USAID’s Kenya Justice project – which is implemented by Landesa and works with local communities to raise legal awareness and improve women’s ability to exercise their rights – continues to gain media attention. Last week, two NGOs featured blogs on the Justice project: Landesa Helps Bring About Women’s Rights in Rural Kenya by the ONE campaign and Women’s Property Rights Success in Rural Kenya by the Borgen Project.
Both articles highlighted some of the project’s recent successes in working with customary legal systems to enhance women’s rights such as: requiring a spouse’s written consent before approving property-related transactions; providing women the ability to keep a portion of their land in cases of separation or divorce; and most notably, increasing the number of girls enrolled in secondary school. As we noted in an earlier commentary about preventing child marriage, strengthening women’s land rights empowers them economically. Enabling women to exercise greater control over the income generated from land allows them to earmark resources for education, including school fees for girls.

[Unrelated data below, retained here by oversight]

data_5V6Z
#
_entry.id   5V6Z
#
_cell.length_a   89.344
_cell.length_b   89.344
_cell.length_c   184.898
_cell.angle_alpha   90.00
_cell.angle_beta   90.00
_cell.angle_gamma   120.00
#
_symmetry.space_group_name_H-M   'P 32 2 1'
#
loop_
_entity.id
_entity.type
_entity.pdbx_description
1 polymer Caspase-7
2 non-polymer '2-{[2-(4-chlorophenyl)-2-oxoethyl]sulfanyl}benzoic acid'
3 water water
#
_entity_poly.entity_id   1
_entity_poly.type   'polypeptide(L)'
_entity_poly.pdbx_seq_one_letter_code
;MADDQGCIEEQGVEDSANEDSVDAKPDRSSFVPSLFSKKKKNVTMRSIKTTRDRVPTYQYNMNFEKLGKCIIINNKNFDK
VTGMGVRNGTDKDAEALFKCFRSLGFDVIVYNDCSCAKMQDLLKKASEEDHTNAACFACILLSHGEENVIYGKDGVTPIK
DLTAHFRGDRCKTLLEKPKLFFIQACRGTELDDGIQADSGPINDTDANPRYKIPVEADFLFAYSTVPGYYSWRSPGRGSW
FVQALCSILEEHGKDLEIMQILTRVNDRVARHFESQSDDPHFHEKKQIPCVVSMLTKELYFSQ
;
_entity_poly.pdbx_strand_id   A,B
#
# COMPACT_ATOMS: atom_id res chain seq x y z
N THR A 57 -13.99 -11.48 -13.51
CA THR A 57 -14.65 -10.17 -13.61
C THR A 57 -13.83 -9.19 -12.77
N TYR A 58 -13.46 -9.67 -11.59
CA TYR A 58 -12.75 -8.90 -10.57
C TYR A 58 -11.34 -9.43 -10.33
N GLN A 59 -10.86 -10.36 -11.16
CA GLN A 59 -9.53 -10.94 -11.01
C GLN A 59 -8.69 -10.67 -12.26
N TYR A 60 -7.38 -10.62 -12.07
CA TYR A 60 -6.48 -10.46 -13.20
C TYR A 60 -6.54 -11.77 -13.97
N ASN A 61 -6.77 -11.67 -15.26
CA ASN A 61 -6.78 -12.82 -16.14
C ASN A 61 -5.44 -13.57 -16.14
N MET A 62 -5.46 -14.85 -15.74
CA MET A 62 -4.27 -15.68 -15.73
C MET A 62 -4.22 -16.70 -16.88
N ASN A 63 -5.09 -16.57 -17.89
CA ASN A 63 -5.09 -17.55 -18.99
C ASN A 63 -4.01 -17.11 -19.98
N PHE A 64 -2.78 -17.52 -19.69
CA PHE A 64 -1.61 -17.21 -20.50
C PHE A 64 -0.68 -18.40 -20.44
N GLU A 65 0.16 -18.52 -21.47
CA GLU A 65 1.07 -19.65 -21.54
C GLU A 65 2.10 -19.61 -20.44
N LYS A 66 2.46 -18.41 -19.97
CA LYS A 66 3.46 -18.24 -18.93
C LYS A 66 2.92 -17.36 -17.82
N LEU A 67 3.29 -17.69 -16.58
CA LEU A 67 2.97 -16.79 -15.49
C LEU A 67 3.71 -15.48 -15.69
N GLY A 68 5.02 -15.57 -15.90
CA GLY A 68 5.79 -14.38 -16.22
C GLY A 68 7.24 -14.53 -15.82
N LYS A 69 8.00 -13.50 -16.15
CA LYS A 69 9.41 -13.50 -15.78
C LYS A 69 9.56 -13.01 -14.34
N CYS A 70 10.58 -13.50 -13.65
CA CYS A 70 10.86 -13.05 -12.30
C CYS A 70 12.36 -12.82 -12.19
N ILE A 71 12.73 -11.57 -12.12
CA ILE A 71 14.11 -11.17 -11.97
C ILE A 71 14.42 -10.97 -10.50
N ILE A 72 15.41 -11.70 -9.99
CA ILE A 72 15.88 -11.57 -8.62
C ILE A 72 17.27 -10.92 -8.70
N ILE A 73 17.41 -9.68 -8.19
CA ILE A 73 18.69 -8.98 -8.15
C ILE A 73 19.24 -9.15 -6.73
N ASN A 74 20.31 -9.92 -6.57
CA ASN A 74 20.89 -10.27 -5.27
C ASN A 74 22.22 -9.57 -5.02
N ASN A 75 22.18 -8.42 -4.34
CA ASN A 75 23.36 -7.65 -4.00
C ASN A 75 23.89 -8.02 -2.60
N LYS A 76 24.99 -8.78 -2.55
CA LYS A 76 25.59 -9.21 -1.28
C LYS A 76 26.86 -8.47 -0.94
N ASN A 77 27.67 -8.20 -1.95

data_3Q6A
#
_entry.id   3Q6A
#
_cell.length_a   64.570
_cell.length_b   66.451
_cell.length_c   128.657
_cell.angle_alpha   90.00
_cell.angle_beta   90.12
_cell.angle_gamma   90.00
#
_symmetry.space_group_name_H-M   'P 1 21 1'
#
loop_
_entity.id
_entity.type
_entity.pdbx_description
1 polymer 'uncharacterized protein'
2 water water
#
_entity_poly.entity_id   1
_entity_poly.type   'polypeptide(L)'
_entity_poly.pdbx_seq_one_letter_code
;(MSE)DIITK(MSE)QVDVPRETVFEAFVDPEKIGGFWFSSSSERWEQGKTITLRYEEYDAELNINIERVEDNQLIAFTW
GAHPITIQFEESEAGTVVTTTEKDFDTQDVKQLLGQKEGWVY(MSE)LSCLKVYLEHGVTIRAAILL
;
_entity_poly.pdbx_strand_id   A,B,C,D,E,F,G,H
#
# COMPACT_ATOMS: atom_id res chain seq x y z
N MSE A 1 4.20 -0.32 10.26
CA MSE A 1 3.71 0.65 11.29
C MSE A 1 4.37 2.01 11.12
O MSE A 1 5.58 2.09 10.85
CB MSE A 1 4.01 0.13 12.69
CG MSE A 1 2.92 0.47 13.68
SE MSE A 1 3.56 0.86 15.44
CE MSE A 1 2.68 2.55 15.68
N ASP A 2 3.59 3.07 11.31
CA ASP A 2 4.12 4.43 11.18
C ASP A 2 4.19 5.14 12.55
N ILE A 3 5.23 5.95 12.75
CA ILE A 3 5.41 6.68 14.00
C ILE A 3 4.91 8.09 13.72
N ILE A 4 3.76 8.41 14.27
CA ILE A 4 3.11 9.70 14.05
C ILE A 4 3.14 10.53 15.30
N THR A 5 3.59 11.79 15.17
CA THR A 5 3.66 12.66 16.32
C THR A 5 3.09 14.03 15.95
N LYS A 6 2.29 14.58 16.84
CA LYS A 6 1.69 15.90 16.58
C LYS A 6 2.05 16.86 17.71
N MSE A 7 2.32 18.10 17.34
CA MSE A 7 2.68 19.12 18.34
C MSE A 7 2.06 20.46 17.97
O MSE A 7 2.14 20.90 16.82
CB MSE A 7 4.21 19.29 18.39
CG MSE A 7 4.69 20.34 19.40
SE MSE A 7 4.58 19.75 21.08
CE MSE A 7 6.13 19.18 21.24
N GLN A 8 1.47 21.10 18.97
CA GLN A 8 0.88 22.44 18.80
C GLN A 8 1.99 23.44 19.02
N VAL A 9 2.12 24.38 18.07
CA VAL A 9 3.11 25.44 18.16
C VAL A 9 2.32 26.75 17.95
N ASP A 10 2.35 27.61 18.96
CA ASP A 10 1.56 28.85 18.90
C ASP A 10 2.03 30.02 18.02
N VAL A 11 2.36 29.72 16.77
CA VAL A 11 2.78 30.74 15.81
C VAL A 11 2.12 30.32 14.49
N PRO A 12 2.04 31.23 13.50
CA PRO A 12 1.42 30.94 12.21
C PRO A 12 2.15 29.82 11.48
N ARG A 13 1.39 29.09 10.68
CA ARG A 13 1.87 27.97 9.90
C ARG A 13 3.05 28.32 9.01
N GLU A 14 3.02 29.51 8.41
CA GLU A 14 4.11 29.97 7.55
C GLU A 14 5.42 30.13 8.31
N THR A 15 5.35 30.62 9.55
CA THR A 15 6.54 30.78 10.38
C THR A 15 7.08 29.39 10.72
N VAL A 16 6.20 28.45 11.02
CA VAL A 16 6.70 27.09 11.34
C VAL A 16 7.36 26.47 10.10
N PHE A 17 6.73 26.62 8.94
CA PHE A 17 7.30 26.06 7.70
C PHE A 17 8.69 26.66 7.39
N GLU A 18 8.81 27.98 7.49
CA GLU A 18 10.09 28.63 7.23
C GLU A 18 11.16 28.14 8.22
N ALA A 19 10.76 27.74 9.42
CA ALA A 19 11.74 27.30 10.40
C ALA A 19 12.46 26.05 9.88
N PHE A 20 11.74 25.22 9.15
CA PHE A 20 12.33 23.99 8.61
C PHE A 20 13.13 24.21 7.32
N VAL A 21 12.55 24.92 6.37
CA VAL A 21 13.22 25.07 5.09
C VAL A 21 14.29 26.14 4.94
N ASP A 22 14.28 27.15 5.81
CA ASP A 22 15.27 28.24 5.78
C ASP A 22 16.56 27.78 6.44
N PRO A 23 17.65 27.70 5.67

The One campaign’s blog noted that “gender equality has the potential to end the cycle of poverty by enabling women to contribute to community decisions and govern family resources and money wisely. We here at ONE are excited about the potential for this program to inspire others like it across the African continent and are looking forward to watching communities change and grow as women gain greater rights and freedoms.”
Dr. Gregory Myers, USAID Division Chief, Land Tenure and Property Rights argues that the next steps to make these changes for women’s property rights in Kenya concrete and actionable is to formalize these changes in law and policy.